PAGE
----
There was also some entertainment for adults on the beach in the form of a workout area, with different levels of bars to play on doing pull-ups, balances and so on. Each day It seemed to attract a group of rather sporty, topless young men who performed various tricks. Dan was bursting to have a go and show off his athletic prowess whilst I had to stand by and take pictures (of Dan of course). It was a tough gig.
At lunch, I should have I known better but before we had time to gather thoughts, hunger had taken hold and before you know it we were already being served slightly stale bread by one of the very busy waiters at one of the very busy beach restaurants. These restaurants on the beach are very tempting, luring you in with delicious wafts of garlic. When the sun is out you think that you need to dine outdoors next to the sea, but the food and service are never good and at these places they are always overpriced. It was OK, but we would not go back. (Sorry it was that bad, I can’t remember what it was called).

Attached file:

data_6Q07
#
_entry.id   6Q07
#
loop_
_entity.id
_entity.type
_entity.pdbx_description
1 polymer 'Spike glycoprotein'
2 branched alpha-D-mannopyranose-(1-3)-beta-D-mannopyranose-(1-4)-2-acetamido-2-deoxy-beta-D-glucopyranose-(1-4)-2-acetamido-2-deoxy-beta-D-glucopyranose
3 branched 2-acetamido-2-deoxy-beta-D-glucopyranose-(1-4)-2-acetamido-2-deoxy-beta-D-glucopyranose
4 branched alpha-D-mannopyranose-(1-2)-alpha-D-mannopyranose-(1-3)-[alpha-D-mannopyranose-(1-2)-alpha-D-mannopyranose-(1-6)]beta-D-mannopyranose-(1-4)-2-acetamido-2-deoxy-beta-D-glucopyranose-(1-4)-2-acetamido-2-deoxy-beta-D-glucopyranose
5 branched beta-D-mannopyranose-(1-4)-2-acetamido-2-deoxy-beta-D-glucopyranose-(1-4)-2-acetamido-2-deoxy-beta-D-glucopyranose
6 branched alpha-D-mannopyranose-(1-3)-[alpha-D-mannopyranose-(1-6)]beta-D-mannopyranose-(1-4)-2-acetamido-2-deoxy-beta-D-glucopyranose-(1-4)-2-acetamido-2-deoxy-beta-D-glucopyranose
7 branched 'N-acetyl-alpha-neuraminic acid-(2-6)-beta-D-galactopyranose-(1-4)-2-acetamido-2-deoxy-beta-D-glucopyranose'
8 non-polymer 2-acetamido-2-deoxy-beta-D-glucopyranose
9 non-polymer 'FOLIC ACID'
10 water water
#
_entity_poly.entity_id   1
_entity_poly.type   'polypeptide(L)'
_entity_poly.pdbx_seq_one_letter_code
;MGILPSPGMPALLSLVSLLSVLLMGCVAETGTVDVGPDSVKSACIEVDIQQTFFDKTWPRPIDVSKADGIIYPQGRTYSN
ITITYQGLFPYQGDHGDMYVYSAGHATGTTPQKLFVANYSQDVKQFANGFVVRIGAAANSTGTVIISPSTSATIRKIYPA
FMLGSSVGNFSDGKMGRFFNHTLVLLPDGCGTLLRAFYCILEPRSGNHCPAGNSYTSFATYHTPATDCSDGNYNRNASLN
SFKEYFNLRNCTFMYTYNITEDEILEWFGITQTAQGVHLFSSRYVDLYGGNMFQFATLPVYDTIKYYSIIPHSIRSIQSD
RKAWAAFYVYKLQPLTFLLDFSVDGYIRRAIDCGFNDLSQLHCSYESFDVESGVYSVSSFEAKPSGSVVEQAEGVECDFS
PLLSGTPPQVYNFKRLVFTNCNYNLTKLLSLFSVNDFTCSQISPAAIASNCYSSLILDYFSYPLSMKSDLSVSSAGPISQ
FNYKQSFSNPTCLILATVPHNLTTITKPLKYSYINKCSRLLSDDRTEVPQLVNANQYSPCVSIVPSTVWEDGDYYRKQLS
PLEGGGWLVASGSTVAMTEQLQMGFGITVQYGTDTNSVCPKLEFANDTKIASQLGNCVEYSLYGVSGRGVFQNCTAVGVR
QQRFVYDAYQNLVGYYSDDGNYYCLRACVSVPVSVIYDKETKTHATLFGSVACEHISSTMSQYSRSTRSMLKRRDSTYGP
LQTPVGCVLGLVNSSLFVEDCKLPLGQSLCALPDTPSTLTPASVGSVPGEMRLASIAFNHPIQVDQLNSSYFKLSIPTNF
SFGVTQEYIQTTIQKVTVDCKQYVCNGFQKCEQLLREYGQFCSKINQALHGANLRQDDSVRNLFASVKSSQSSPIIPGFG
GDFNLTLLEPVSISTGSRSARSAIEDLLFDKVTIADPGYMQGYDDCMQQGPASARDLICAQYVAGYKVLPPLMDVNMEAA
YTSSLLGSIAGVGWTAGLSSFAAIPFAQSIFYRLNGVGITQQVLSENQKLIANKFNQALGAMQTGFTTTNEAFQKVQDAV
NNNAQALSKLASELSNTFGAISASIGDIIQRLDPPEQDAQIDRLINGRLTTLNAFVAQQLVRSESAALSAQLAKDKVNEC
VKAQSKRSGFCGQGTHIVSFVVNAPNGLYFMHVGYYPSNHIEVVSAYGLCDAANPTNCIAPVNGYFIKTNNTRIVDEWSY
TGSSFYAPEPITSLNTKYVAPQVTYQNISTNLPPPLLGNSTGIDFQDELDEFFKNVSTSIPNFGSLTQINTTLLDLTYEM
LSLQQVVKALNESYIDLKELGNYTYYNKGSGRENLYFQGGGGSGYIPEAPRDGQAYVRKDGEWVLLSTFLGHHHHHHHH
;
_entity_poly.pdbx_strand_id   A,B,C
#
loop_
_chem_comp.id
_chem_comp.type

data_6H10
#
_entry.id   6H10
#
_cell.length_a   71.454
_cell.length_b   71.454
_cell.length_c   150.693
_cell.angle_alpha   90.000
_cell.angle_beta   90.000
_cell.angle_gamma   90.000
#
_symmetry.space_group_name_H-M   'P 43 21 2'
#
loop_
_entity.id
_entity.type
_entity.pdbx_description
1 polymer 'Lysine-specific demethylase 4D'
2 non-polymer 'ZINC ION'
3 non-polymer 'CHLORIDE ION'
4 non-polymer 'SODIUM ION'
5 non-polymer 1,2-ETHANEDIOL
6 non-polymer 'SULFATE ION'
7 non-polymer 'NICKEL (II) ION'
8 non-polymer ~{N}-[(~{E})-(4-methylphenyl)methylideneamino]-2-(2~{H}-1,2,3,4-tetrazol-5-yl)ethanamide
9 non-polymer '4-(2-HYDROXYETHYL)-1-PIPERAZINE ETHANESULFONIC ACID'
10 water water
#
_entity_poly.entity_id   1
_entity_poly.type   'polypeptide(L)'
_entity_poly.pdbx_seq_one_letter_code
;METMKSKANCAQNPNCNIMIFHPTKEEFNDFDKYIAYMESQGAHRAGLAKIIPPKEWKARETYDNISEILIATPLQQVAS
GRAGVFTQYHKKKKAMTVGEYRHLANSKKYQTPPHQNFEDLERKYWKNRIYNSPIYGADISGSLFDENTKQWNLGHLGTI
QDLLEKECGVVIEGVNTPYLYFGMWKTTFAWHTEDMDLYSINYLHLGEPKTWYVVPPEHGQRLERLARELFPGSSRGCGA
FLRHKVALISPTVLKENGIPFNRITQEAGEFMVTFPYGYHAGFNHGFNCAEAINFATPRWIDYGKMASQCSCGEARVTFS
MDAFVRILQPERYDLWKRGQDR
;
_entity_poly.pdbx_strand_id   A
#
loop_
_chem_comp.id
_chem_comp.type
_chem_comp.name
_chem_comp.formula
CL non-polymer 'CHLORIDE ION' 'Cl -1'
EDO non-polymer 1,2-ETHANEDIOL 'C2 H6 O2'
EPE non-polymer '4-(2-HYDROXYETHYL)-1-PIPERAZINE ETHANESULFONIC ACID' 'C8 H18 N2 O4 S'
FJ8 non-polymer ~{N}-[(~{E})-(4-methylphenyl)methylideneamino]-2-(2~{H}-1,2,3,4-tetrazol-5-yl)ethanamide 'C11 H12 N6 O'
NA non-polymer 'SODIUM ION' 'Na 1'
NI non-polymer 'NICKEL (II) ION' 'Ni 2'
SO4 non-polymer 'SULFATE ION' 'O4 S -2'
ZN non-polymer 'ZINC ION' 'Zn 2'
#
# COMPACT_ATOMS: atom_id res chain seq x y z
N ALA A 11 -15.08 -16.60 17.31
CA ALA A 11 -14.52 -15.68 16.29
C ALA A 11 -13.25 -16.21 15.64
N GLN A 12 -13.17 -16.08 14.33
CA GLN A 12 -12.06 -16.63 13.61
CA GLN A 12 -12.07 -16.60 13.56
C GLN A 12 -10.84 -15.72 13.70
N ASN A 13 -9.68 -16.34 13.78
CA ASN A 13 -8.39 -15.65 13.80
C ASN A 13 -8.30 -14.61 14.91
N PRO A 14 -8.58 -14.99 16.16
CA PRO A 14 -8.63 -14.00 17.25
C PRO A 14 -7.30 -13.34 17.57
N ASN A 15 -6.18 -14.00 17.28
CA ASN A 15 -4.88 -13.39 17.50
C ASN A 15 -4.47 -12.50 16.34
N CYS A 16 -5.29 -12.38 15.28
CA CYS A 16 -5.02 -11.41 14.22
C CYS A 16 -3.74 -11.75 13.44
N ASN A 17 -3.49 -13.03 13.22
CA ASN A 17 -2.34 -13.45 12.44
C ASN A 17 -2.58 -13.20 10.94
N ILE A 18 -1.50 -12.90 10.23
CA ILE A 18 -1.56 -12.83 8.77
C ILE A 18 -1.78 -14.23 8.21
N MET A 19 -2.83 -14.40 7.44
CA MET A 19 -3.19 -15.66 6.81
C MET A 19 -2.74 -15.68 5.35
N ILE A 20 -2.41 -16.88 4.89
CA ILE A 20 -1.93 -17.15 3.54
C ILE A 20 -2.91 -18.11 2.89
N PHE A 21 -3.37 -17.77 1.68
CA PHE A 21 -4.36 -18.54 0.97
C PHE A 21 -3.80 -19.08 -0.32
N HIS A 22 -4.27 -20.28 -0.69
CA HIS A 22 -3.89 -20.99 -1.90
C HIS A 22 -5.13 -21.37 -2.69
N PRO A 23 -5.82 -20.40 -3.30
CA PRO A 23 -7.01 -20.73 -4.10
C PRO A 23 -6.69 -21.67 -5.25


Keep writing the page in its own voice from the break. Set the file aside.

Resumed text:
Exploring: The electric buggy
After lunch, the wind was high and the temperature cooler, so we decided to hire an electric four seater buggy that we had passed many times on the beach promenade. It had no functional use whatsoever, but was fantastic fun. We whizzed up and down the 2km stretch, much to the amusement of the passers-by, and fits of giggles from the girls.
Then it was back to the hotel, to get ready for dinner.
Saving the best until last, Dinner: El Chigre 1979
Thank goodness for this marvellous recommendation from the concierge at our hotel. After our lunch disaster, this completely turned our dining experience around. Located in the Born district, near to the Modern art and Picasso Museums. It is a great part of town full of dark narrow streets the hide small independent clothes shops, design shops and cool bars (also check out Uölker – Sneakers & Co whilst you are there if you are a fellow sneaker geek. We popped in there on the way to the restaurant and picked up some super-cool sneaks for Teddie and Dan).